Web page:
Management of transthyretin (ATTR) amyloidosis has undergone a multitude of notable changes in recent decades.
More recently, new data from the APOLLO-B trial has reignited discussions about gaps in management of ATTR amyloidosis. Data from the trial, which Alnylam Pharmaceuticals announced will be used in a supplemental new drug application for patisiran, suggested the small interfering RNA reached both its primary and first secondary end points, with the agent providing a statistically significant improvement in 6-minute walk test and a statistically significant improvement in quality of life at 12 months with patisiran compared to placebo.
To learn more about the current state of management for ATTR amyloidosis, particularly, ATTR amyloidosis with cardiomyopathy, Practical Cardiology reached out to Srinivas Murali, MD, professor of medicine and chair of the Department of Cardiovascular Medicine at Allegheny Health Network, to take part in a Q&A on the subject.
Practical Cardiology: Can you discuss the largest current gaps in management of ATTR amyloidosis with cardiomyopathy?
Murali: First and foremost, the biggest gap, which has really narrowed substantially, is the gap in diagnosis. Before we talk about treatment gaps we should first talk about the gaps in diagnosis. Roughly 1 out of every 6000 people have ATTR and that gives you a pretty good number of patients who likely have this condition. So, up until a few years ago, the only way to be absolutely certain with the diagnosis of amyloidosis was a biopsy of the organ and biopsy of the heart. This, in particular, is not a slam dunk procedure—it is somewhat risky to go in and get a piece of the heart muscle from somebody. So, heart biopsy was a rate-limiting step in diagnosis because it was not widely available. Then the pathologic examination requires a skilled pathologist who can make the pathologic diagnosis that there is ATTR amyloidosis.
Due to the lack of access to easy diagnostic testing and the special skills necessary to make the diagnosis it was often missed— people would never know they had amyloidosis unless they happen to go see one of those few specialists, but in the past several years there has been a noninvasive diagnostic test that is widely available, which is the cardiac PYP scan and was introduced around 2013-2014. The specificity of this test is pretty high, and the sensitivity is high as well.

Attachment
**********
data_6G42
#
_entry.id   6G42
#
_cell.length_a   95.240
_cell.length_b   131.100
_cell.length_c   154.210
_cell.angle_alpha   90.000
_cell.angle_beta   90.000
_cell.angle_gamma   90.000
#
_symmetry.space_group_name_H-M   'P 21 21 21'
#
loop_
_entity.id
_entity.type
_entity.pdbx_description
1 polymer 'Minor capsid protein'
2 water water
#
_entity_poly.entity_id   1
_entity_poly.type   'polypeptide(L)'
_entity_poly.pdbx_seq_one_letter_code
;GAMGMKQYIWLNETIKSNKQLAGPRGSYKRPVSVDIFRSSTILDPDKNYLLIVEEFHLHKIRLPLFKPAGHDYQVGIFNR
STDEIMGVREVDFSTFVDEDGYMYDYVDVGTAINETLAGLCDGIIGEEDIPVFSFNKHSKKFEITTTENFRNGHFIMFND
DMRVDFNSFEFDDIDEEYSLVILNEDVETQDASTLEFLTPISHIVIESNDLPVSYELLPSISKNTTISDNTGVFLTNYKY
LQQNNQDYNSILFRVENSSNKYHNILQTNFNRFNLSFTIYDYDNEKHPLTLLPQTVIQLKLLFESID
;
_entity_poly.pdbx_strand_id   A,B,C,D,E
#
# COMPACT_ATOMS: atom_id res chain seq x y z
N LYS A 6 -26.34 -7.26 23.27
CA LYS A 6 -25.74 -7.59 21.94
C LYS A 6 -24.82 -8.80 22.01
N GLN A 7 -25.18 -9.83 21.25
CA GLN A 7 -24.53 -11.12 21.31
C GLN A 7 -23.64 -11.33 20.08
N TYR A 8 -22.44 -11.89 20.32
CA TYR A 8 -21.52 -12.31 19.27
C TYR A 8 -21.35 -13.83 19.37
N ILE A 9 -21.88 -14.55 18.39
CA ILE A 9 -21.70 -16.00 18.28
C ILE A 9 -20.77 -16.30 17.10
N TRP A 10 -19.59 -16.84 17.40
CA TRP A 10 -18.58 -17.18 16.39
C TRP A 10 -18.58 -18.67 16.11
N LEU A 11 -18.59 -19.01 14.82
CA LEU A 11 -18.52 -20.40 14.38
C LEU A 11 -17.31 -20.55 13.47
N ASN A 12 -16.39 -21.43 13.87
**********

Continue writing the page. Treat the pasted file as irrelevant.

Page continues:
So, the gap in diagnosis has significantly narrowed. Now, we are focused on developing a much better understanding of the true prevalence of the disease because more and more patients are getting diagnosed.
Practical Cardiology Can you provide an overview of treatment options and strategies?
Murali: In the treatment of ATTR amyloidosis you want to do several things and there are several places where we can attack this disease. One is we can block the production of this protein in the liver. So, we say 'okay, I'm going to make sure your liver doesn't manufacture this abnormal protein. Let's just shut off the production'. Another treatment strategy is to say 'Okay, we can’t block the production, but let's make sure that when the abnormal protein is misfolded, we stabilize it'. That is another strategy and these drugs are called TTR stabilizers. With the third treatment we are trying to extract that abnormal protein from your heart or other tissues and eliminate it in the body so the organs can recover on their own. So, those are the 3 primary strategies. Obviously, the most drastic treatment for ATTR amyloidosis is to do a liver transplant, but that is a pretty drastic step. So, it is certainly not a practical approach.
Practical Cardiology: When discussing pharmacologic management, how effective are current treatment options?
Murali: The TTR stabilizers were the first class approved by the US FDA. What the studies have showed is that, if you take this medication, your heart failure does not deteriorate, you may start to have some stabilization of your symptoms, and you stay out of the hospital. We don't know yet, but we think people could possibly live longer with this strategy as well. They also seem to work in both hereditary ATTR amyloidosis and the wild type.
The second category of drugs are drugs that block the synthesis of block the production of the abnormal protein in the liver. And there are two drugs in the market. One is patisiran and one is called inotersen. Both of these agents are they are called RNA silencers, which means they block the messenger RNA that is giving orders to the liver to produce this protein.
So, these drugs don't get rid of the protein that's already in your tissues, but it prevents production of new proteins. Initially these drugs were evaluated in amyloid neuropathy. More recently, the APOLLO-B data showed that patients with ATTR amyloid cardiomyopathy also seem to have benefits with patisiran. Their heart failure symptoms appeared to stabilize, there is disease progression is diminished, and there was less risk for hospitalization, etc.
Editor’s note: This transcript has bee edited for length and clarity.